- Uber announced on Thursday it is launching a new “grocery experience” on its Eats app with several new features for customers, retailers and workers that will roll out throughout the summer, starting with unidentified “select cities” next week.
- The features include the ability to schedule orders regardless of whether a store is open or not, improved barcode scanning and more efficient inventory management.
- Oskar Hjertonsson, Uber’s global head of grocery and retail and former CEO and co-founder of Cornershop, said during a press conference that the new features are the “most comprehensive update yet” for Uber’s grocery vertical. The changes come as Uber is “betting in a huge way on grocery,” Hjertonsson said.
Uber has been slow to ramp up its grocery delivery services since launching U.S. grocery delivery on Eats in July 2020. But the latest updates indicate the company doesn’t intend to sit back and watch Instacart and DoorDash dominate third-party service.
Last summer, Uber announced it had acquired the remainder of grocery delivery firm Cornershop in an all-stock transaction after saying in October 2019 it would take a majority stake in the Chile-based firm. Hjertonsson helped co-found Cornershop in 2015. Currently, Cornershop and Uber’s combined grocery business is at a $4.5 billion run rate, Hjertonsson said, noting the new features are looking to create “fresh new product experiences” that set up Uber to scale its grocery offerings.
During the press conference, Therese Lim, Uber’s senior director of new verticals and grocery product, outlined the changes coming to the Eats app, noting that they aim to make grocery e-commerce on par with in-store shopping and as easy as restaurant ordering on Uber Eats.
The new order scheduling feature allows customers to place orders regardless of whether a store is open, either for the next available delivery window or during another open time slot. Lim noted this feature stemmed from customer feedback and aims to resolve constraints around when stores are open or have couriers available to shop.
Another new feature is live order tracking, which will allow customers to follow and interact with the person shopping the orders.
“For frequent Eats users, this is going to feel like a natural extension of the order tracking you already know and love, but it's going to be supercharged because it's going to be much more granular,” Lim said.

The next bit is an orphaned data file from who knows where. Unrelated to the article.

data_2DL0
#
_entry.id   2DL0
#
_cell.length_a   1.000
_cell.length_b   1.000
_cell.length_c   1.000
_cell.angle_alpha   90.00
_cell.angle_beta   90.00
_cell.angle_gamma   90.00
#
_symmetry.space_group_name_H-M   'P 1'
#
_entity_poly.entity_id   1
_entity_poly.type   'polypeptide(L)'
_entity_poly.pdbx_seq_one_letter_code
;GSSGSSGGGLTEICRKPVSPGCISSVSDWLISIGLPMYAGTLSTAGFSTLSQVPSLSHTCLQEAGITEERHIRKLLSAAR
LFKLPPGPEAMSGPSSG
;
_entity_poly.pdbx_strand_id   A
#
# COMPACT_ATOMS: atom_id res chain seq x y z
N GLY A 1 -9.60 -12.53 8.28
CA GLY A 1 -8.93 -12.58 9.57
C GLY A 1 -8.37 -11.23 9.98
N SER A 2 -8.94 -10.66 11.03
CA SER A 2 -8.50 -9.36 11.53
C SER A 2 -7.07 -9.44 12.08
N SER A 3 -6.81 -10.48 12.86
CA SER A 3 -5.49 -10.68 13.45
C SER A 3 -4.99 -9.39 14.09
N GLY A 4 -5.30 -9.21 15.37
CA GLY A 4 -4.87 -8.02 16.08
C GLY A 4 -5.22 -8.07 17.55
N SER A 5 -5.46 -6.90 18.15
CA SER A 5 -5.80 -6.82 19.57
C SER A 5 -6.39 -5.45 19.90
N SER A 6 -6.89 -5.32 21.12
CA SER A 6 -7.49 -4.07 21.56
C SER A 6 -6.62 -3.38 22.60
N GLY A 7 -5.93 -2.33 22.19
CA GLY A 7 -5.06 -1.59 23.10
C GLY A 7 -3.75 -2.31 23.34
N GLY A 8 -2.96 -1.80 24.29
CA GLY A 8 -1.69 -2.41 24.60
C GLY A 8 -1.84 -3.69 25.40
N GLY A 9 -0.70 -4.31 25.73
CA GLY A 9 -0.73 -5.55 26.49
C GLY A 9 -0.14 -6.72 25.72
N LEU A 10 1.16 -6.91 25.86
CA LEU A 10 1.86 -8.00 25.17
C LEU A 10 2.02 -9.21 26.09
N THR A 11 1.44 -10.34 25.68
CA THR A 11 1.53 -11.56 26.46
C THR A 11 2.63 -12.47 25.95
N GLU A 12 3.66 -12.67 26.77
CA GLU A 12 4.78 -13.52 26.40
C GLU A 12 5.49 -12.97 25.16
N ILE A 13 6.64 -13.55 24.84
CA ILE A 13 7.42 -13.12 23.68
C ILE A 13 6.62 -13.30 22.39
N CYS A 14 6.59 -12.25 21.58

The new barcode scanning tool will allow workers to use their phones to scan items they are picking. Customers will then be able to see each product the worker has selected in the app.
Additionally, Uber is rolling out features it says address some of the common frustrations consumers experience with order substitutions. Customers can now “proactively provide” their personal shopper with alternatives if the item they originally ordered is not available.
“What we've heard from [customers] is that this specificity is incredibly important to them,” Lim said.
Customers will be able to select several other preferences for replacements and rely on the worker to select the replacement item, or they can elect to get a refund for any out-of-stock items instead of substitutions, Lim said.
Uber is also going to start allowing shoppers to buy more items priced by weight, like steaks and produce, in response to consumer and retailer demand for the same selections available with in-person shopping.
In a bid to get a broader selection of grocers' assortment on the Uber Eats platform, Uber is making it easier for grocers to upload as many SKUs digitally as they want. Grocers will have real-time inventory management and improved product catalogs, stemming from Uber’s work with retailers who have “tens of thousands” of items.
When Uber launched grocery delivery in 2020, it said it would rely on workers with Cornershop to pick orders inside stores and perform deliveries, with Uber drivers eventually able to take on grocery delivery shifts. On Thursday, Lim said Uber will begin allowing Uber workers to pick orders in store and also deliver them, positioning the move as an added job opportunity. Lim said the company is also introducing 24/7 support and training for workers and retailers to learn more about the new shopping opportunities.
As Uber sets out to become a bigger presence in grocery e-commerce, the announcement leaves a number of open questions about the company’s future in grocery.
In response to a question about if Uber is considering offering pickup for grocers, Lim said it’s an option Uber is exploring: “We're actively looking at all types of opportunities ... for future potential launches. We recognize the compelling need there.”
It's also unclear how this new “grocery experience” impacts ordering for grocery delivery on Uber’s main rides app. Lim said the changes announced on Thursday just apply to the Eats app but noted: “We strive to make sure that all of our features are accessible no matter which Uber app you’re using.”
Uber has inked partnerships with several grocery chains since launching into the channel, most notably Albertsons. Hjertonsson declined to cite specifics on how many grocery partners Uber has and in how many cities it offers grocery delivery.